[Ardour-Users] Could this solve Ardour's financial headache?

Petter Sundlöf petter.sundlof at gmail.com
Wed Jan 7 08:09:05 PST 2009

Honestly I think this would seriously hinder any and much of future 
contributions and feedback from regular users.
At least going to myself, there wouldn't have been a chance in hell that 
I would have gotten involved (inso much as I am involved).
And in my opinion, Ardour is in desperate need of -- now more than ever 
actually, given all its new and coming (rhythm ferret, rubberband, MIDI) 
capabilities -- rigorous testing of all various features. A lot of 
broken stuff can still go unchecked into releases because of lack of 
time for testing.

Den 2009-01-07 16:47, John Emmas skrev:
> Only this morning I found out that Subversion is able to restrict access
> using a password database (rather than 'anonymous' access which is the
> default). Obviously, something like this must already happen for write
> access but I gather it can be implemented for read access too. I couldn't
> help wondering if this might offer a solution for Ardour's ongoing
> financial
> dilemma...?
> According to various things I've read during the past year, monthly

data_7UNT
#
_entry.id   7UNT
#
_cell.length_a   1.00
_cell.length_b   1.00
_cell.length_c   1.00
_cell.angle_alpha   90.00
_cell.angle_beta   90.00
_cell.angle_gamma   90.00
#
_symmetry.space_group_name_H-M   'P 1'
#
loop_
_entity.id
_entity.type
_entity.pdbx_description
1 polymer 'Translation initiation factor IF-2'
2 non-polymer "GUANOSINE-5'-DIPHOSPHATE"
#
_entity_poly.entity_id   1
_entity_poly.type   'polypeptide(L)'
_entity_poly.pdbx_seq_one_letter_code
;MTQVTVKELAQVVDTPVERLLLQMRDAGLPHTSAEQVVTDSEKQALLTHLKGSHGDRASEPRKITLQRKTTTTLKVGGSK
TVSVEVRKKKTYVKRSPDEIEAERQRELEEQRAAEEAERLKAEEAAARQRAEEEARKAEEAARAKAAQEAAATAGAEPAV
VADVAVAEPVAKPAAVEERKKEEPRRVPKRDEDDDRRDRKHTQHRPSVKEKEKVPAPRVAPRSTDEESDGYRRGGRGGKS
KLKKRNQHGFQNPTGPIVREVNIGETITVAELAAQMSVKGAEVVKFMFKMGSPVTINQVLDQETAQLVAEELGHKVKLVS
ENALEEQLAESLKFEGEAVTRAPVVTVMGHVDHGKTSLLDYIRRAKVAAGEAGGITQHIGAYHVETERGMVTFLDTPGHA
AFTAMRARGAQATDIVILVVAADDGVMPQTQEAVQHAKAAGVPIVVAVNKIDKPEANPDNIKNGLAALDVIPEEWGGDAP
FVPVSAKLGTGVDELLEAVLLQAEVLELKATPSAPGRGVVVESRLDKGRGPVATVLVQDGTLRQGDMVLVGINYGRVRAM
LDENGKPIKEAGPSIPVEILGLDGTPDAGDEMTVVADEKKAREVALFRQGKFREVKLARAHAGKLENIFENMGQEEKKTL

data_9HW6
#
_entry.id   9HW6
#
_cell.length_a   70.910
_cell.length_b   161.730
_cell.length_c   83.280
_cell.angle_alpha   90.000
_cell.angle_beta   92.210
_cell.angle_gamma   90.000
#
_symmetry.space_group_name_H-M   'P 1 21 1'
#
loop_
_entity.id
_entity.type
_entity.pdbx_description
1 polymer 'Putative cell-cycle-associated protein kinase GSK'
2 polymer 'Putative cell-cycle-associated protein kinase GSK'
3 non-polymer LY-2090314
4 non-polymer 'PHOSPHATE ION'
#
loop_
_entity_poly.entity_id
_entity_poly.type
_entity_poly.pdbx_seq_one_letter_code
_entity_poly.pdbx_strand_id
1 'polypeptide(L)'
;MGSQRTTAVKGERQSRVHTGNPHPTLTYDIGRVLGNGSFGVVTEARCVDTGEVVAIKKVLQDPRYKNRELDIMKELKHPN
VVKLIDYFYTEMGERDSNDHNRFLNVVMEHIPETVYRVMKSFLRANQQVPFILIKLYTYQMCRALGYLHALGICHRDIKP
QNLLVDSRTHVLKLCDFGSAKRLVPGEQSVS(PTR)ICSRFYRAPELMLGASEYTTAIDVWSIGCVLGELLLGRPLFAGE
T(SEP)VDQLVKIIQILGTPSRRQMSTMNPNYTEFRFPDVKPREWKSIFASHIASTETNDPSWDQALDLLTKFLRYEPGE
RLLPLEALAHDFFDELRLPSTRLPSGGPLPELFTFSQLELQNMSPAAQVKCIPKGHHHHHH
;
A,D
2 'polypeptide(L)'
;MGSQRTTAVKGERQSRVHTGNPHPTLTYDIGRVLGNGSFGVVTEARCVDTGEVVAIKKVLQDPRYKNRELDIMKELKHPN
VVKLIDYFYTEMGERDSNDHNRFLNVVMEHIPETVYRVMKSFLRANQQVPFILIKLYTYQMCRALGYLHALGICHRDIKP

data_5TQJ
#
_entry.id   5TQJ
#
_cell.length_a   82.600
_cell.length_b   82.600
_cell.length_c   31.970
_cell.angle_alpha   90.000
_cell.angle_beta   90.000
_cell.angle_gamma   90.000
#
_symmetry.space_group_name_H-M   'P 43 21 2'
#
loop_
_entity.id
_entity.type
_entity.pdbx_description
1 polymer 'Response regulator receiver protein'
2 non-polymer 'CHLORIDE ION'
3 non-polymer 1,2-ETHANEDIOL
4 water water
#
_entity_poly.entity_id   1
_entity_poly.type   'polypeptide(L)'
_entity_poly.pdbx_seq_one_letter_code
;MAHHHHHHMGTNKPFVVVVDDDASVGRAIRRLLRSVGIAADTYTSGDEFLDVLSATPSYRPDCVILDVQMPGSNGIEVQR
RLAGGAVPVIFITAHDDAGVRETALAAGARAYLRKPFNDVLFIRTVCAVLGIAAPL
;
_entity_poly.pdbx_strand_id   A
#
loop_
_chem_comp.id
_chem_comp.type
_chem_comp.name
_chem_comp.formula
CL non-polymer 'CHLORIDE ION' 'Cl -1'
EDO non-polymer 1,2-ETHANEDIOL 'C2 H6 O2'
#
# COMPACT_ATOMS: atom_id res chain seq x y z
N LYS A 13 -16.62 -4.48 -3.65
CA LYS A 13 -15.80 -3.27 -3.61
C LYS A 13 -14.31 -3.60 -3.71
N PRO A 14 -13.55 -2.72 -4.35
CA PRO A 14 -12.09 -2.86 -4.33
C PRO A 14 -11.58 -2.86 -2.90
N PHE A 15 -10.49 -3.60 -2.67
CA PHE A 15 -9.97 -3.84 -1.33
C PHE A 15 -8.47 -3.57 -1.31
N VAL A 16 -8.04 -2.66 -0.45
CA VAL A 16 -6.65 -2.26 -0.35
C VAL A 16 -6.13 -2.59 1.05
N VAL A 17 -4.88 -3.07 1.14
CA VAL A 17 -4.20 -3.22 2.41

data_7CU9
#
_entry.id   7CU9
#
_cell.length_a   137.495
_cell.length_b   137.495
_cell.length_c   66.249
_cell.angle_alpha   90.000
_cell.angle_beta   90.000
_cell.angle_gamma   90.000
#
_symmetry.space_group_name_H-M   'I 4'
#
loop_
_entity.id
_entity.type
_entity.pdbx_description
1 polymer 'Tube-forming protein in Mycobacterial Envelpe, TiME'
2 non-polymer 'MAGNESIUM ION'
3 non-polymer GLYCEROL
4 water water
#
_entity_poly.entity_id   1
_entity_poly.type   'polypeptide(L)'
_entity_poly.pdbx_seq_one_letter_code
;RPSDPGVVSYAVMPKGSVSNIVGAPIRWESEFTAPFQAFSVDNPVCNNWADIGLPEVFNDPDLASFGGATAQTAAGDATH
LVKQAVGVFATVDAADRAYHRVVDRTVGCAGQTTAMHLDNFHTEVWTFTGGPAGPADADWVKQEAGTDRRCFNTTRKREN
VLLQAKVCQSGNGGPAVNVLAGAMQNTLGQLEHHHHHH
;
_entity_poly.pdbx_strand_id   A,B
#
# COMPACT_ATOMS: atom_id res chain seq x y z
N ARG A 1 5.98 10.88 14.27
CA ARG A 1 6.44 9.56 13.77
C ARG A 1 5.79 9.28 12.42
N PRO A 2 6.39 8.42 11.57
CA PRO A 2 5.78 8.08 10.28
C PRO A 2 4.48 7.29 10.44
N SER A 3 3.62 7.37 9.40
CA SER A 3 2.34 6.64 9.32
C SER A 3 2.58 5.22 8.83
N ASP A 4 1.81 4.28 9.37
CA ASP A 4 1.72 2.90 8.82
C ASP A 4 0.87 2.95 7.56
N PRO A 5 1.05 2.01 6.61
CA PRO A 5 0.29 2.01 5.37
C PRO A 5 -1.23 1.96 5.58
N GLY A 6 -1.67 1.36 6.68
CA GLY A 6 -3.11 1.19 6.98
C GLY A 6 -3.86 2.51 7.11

> downloads for Ardour are typically between 10,000 and 20,000 downloads per
> month - although it's thought that most of these might just be existing
> users keeping themselves up-to-date. Also, I'm not sure how that splits
> between people downloading the source and people downloading binaries, For
> the sake of argument, let's say that 500 "new" users download the source,
> each month (i.e. 2.5% - 5% of the total).
> If anyone wanting to download the source had to pay a one-time fee of $35,
> that would be a big chunk of income for Ardour each month. For their $35
> they'd get a password to use for future SVN access (which would be free
> from
> then onwards). People could still obtain binaries for free - and they could
> obtain source code for free (in a tar ball or whatever) - but SVN access
> would carry a one-off registration fee.
> Ideally it would need to be an automated process because I'm sure Paul's
> got
> enough to do already without having to issue 500 passwords every month.
> Also, there'd need to be some way of accommodating the existing user base,
> so they don't find themselves suddenly out in the cold.
> In the early days (when Ardour wasn't as feature-rich and there probably
> wasn't enough interest in it) I can see how something like this would have
> been counter-productive. But given that Ardour is more mature and is
> steadily gaining in popularity, is this now something worth thinking about?
> John
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